This article was previously published in the Danish weekly Mandag Morgen.
Public organisations are notoriously bad at copying one another. For this reason, we should drop the notion of best practice and initiate processes of local innovation instead. Only when we ourselves start to think in new ways do we start to show an interest in what our neighbour is up to.
In 2006, while the former Danish government was working on its quality reforms, a task force with two special envoys, Erik Juhl and Erik Bonnerup, set out to gauge the quality of Danish welfare institutions.
They visited dozens of day-care institutions, schools, nursing homes and hospitals. Then they returned to the Prime Minister, inspired, but also with a silent sense of bewilderment. They had in discovered that although Denmark had numerous outstanding public institutions, there were also many that were very average. Some were even of decidedly poor quality.
It was not, however, the variations in quality of public services that bewildered the two envoys. They wondered why the average and poor quality institutions had displayed no particular interest in learning from the best ones.
Recently, I found myself wondering too. I attended a presentation of an extremely sympathetic project, in which a municipality had rethought the design and packaging of its catering service for senior citizens. And what an improvement! While the old wrapper made the food look like an industrial product, the new packaging was smartly different, incorporating pictures and brief stories from the staff who prepare the food.
The ingredients were printed on the old packaging in such small text that it was impossible for those with visual impairments to read. By contrast, the new packaging presented the contents in a way that was both readable and appetising. Last of all, the old packaging was very difficult to open, whereas the new concept offered a smarter wrapper, which even arthritic fingers could open.
”Best practice” is a dead end
But I was bewildered anyway. In 2007, the municipality of Holstebro had won Local Government Denmark’s prize for innovation for a similar solution. And now, five years on, exactly the same idea was being viewed as a new solution in a different part of the country.
The person in charge of Holstebro municipality’s catering service also took part in the conference and said that they had held numerous presentations about their new catering service after the municipality had won the innovation award, and that people had found it inspiring, but that nobody had chosen to take up the solution. So she was bewildered too.
So here is the heart of the matter: Public managers and their employees are unwilling to take up ideas that others have already used. They prefer to have their own.
With few exceptions, this means that the notion that you “just” need to identify the smartest practice and that all other institutions “just” need to do the same is simply untenable. Neither is it a uniquely Danish phenomenon. Internationally, most of those who are seriously involved in public sector innovation concur: Best practice as a tool for reform is a dead end.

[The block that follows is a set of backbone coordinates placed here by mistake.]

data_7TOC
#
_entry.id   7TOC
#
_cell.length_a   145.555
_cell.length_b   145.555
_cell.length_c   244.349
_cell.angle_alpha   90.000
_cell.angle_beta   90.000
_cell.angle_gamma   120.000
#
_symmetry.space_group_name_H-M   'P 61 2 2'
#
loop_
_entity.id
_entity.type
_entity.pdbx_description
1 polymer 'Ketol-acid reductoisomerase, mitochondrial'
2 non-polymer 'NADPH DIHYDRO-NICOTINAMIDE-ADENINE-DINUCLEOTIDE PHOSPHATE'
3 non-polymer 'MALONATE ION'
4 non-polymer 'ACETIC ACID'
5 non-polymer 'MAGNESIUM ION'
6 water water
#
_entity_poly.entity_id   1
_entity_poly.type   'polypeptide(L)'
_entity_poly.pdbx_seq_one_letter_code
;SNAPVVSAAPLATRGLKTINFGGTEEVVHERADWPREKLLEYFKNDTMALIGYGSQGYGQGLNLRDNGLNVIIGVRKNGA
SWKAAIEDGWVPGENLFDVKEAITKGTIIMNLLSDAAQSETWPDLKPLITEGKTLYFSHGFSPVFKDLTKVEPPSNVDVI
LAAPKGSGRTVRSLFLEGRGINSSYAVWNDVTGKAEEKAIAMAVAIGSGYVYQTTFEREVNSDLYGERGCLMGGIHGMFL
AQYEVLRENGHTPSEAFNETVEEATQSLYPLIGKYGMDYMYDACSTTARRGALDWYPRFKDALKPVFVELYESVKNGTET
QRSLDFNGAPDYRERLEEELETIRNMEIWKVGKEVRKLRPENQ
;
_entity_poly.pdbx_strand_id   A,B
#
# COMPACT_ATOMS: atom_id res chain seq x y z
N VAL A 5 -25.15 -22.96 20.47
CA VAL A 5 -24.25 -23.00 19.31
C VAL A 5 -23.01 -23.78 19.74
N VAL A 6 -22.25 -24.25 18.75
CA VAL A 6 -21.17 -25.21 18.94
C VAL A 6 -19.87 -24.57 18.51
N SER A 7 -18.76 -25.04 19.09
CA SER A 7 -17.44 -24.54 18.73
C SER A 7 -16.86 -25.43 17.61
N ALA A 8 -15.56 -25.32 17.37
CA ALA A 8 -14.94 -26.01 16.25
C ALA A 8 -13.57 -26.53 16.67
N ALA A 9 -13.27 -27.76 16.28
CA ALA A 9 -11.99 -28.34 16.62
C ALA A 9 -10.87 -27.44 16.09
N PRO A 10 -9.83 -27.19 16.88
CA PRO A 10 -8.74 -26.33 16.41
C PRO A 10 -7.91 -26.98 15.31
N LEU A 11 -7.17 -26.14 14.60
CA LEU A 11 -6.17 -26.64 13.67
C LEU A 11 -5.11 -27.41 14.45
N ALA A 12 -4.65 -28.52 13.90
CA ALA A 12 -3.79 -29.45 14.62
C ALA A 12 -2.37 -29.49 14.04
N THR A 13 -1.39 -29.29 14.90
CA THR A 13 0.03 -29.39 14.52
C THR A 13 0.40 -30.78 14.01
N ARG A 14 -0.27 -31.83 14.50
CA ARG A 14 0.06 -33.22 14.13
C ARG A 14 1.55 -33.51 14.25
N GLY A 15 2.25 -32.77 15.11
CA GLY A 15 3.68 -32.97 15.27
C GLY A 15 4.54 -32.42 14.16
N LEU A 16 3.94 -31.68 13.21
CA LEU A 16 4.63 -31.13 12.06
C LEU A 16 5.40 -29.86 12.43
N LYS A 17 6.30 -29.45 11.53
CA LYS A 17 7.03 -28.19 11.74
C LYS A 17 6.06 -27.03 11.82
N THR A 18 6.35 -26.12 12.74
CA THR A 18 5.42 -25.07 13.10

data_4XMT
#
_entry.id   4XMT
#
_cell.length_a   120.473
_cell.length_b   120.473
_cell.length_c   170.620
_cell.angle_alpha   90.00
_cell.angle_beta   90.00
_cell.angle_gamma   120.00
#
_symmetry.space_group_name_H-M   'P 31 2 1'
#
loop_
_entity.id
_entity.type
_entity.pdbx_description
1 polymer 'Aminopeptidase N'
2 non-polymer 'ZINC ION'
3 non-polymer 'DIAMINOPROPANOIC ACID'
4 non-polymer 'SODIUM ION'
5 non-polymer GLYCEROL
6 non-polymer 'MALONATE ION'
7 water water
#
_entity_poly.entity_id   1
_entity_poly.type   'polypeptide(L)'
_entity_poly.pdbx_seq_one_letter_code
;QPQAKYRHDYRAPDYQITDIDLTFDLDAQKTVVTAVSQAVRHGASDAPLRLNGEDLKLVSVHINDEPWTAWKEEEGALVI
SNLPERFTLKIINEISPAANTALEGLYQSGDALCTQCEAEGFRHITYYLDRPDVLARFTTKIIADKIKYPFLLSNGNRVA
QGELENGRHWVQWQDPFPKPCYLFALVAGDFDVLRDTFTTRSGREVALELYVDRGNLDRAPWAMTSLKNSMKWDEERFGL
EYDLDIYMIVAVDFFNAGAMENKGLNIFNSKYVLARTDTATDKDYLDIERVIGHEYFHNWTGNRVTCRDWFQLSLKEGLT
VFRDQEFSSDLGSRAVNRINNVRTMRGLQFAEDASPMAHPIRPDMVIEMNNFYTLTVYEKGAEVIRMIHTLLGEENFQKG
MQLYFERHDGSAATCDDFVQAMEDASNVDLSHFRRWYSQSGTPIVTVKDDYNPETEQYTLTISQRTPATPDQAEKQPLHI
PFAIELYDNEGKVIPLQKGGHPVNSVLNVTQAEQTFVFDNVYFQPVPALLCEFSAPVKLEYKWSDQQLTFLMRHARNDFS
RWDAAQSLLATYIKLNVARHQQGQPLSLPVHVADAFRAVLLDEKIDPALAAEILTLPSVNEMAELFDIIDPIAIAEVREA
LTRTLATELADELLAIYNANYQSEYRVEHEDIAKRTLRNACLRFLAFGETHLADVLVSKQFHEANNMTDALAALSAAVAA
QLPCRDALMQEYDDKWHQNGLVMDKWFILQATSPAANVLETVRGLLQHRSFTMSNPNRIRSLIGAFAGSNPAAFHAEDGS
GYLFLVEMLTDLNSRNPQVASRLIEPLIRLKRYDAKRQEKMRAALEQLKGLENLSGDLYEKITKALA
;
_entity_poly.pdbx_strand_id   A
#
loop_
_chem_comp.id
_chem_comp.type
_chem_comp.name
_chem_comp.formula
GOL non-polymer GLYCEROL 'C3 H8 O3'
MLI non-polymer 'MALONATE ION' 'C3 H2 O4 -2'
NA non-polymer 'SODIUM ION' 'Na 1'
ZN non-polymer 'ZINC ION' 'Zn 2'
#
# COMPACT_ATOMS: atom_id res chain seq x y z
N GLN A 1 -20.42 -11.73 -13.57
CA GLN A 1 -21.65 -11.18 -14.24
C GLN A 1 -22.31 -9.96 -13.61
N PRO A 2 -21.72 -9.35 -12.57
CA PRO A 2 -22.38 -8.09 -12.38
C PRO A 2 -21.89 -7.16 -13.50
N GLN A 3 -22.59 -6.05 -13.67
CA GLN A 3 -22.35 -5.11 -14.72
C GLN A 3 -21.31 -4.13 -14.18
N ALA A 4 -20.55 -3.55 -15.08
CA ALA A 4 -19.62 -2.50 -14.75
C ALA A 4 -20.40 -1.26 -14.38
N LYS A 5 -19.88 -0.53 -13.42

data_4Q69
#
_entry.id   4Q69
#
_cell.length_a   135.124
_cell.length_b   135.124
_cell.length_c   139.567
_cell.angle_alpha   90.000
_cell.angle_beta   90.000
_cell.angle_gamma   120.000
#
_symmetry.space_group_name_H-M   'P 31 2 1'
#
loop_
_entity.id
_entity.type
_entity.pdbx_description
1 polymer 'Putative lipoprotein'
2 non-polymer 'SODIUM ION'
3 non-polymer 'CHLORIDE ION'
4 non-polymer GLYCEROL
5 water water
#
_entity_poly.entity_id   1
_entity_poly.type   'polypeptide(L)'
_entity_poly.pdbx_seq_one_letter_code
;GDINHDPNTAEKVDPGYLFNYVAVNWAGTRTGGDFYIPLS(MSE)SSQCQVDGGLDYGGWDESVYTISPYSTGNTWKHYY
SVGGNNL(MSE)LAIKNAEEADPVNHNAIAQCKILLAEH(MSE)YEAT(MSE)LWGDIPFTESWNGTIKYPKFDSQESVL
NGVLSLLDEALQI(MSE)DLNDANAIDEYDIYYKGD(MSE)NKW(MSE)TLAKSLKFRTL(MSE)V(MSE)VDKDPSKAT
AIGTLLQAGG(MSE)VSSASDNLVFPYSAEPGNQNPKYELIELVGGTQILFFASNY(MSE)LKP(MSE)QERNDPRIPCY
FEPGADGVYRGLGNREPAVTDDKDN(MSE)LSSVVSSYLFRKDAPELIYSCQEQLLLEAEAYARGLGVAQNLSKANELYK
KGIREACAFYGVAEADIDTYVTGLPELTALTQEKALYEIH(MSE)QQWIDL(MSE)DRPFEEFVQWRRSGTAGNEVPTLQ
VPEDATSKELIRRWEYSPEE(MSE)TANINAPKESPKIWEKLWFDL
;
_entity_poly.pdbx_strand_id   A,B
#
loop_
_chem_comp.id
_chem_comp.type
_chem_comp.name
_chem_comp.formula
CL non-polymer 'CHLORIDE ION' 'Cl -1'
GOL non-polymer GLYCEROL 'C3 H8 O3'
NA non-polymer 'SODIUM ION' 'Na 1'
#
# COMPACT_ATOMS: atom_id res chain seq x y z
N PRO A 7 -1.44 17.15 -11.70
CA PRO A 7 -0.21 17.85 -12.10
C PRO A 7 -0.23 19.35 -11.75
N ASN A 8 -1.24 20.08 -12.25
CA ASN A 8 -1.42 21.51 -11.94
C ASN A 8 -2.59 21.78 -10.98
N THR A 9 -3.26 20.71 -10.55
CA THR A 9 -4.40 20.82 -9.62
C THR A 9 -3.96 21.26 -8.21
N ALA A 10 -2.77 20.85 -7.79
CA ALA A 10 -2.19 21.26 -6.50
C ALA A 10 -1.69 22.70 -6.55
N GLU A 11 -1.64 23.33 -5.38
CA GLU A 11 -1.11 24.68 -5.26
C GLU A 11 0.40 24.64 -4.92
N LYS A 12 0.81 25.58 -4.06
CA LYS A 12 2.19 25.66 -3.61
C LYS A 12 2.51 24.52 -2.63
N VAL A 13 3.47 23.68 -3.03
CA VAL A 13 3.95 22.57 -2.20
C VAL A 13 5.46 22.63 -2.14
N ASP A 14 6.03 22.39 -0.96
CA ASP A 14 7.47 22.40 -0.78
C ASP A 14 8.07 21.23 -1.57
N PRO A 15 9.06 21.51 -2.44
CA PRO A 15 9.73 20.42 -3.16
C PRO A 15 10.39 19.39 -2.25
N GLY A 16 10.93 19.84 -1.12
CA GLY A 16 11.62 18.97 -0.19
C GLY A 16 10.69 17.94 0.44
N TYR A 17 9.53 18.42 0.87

But can it really be true that you can’t learn from the best? No. As far as I can see, there are three exceptions to the rule.
Share the best processes
First of all, public organisations are willing to learn from others if they find themselves in a situation so desperate that there are no other alternatives. This applies, for example, to the government of Greece, which currently has the pleasure of learning from the world’s best institutions in areas such as tax collection and health. I recently spoke with a top government official from Greece, who said that it was one of the most inspirational things she had ever experienced. Better late than never, one is tempted to say.
Secondly, massive political pressure may force through best practice. In Denmark, this is partly the case with the famous “Fredericia model” for everyday rehabilitation of ageing citizens. Here, a large majority of Danish municipalities have now taken up the model in one form or another, partly as a result of demands from the local council. Officials may well be resistant to change, but they are usually pretty good at listening to what the politicians want.
Thirdly and finally, public-sector managers and employees tend to look for best practice when they are fully engaged in a process of change. They themselves are in the driver’s seat in these instances, and can thus turn up their demand for best practice gradually, as they recognise the need.
As they encounter challenges and barriers, they begin to look more consciously and systematically, to find out if others have been in the same situation and found some useful solutions.
And believe it or not, this is often the case.
If you wish to stimulate the rapid diffusion of smarter public solutions from a central position, such as a ministry, three things therefore need to be done: 1) take away the funding; 2) create a powerful political demand and 3) support local innovation processes, for example by making available high-quality facilitation expertise.
It is all about helping municipalities and institutions to develop their own solutions. It strengthens motivation, self-confidence and curiosity about what others have learned. Instead of sharing best practice, the task is to share the best process.